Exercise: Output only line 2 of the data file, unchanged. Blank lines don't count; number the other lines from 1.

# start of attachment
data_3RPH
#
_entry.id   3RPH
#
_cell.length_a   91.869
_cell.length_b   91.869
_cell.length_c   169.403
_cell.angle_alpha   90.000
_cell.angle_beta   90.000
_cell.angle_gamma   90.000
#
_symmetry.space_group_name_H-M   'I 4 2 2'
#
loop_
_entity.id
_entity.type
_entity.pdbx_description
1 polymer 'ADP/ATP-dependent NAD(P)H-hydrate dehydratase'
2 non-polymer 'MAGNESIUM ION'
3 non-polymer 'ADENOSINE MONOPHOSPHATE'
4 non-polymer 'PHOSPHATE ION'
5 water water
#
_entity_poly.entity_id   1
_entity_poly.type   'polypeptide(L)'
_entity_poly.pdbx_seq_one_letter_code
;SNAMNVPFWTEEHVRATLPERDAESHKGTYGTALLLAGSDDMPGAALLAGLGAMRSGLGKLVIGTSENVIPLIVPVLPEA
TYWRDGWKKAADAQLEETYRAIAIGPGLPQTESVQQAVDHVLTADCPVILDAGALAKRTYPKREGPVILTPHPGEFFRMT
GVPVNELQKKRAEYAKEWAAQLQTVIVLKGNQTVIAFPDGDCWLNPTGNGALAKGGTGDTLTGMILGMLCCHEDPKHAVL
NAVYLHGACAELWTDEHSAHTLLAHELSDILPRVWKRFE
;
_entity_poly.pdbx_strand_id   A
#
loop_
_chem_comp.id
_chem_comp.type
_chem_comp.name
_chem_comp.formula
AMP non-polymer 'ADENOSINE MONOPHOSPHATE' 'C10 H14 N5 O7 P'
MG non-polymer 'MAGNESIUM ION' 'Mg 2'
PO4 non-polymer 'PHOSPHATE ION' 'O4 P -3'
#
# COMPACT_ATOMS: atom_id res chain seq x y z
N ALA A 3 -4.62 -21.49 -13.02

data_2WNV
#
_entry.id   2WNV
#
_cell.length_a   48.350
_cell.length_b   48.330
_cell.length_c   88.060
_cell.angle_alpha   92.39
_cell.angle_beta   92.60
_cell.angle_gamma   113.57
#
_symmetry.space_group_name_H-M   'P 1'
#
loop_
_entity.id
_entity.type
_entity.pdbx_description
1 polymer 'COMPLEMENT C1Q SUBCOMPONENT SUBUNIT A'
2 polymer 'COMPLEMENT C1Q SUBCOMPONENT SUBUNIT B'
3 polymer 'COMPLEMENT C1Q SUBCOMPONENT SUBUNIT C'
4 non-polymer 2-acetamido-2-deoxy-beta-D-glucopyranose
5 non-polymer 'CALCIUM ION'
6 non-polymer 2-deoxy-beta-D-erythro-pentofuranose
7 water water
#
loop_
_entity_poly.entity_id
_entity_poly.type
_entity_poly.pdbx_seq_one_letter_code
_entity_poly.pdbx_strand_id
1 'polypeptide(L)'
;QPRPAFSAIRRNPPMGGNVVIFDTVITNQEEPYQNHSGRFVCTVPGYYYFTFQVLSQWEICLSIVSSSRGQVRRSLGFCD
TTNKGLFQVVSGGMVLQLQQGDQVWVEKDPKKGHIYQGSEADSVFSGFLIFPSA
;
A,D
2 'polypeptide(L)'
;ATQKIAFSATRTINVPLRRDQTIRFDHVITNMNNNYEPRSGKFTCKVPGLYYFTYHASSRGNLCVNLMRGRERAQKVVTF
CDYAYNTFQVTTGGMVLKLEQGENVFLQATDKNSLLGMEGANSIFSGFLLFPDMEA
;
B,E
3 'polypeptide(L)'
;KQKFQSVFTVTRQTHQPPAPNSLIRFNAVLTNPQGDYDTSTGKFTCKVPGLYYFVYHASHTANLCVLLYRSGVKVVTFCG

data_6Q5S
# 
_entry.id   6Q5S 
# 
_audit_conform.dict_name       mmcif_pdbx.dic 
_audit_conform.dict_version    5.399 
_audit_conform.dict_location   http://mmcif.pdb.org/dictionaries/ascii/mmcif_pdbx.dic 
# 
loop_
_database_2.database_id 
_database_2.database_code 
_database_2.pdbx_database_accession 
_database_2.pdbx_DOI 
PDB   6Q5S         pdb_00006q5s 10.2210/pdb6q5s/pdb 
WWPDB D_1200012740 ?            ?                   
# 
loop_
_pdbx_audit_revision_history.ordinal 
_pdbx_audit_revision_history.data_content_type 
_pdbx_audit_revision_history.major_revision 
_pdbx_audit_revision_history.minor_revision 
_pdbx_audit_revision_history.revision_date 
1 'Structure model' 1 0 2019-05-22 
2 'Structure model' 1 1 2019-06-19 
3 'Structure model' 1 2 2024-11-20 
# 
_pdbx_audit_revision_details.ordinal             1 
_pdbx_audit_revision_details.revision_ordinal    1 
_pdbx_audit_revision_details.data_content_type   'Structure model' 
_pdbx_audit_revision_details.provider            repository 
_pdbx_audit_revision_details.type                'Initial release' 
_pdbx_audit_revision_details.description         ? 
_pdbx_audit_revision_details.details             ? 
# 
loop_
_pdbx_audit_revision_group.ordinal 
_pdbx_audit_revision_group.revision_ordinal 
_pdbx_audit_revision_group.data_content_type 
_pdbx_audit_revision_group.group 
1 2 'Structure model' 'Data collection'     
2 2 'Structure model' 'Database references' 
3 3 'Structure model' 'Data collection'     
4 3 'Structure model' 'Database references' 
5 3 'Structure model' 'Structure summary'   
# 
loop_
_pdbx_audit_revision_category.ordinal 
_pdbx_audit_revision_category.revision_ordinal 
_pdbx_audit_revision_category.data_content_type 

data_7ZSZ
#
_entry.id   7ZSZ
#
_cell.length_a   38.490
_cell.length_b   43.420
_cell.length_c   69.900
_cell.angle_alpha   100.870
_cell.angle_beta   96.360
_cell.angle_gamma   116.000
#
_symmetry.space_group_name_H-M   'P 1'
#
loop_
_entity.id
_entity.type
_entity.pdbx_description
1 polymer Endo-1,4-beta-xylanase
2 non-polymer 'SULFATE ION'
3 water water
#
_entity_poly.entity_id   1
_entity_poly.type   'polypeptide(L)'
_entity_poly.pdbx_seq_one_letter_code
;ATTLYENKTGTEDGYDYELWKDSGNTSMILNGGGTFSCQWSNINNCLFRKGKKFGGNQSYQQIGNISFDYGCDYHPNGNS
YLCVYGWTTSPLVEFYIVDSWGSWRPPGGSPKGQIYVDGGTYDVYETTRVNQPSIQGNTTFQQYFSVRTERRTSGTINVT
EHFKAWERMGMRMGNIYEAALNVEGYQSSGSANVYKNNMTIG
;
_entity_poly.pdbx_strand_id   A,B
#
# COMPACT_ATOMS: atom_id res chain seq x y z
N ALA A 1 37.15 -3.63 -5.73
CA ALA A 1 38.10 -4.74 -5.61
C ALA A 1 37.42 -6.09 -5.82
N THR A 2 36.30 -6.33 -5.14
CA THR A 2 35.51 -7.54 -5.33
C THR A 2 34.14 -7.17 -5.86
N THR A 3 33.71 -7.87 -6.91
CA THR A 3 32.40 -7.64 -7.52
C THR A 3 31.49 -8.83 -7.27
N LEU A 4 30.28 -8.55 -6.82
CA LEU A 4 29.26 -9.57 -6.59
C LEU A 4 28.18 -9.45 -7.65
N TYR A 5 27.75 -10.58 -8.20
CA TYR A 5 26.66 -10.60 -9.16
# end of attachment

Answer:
#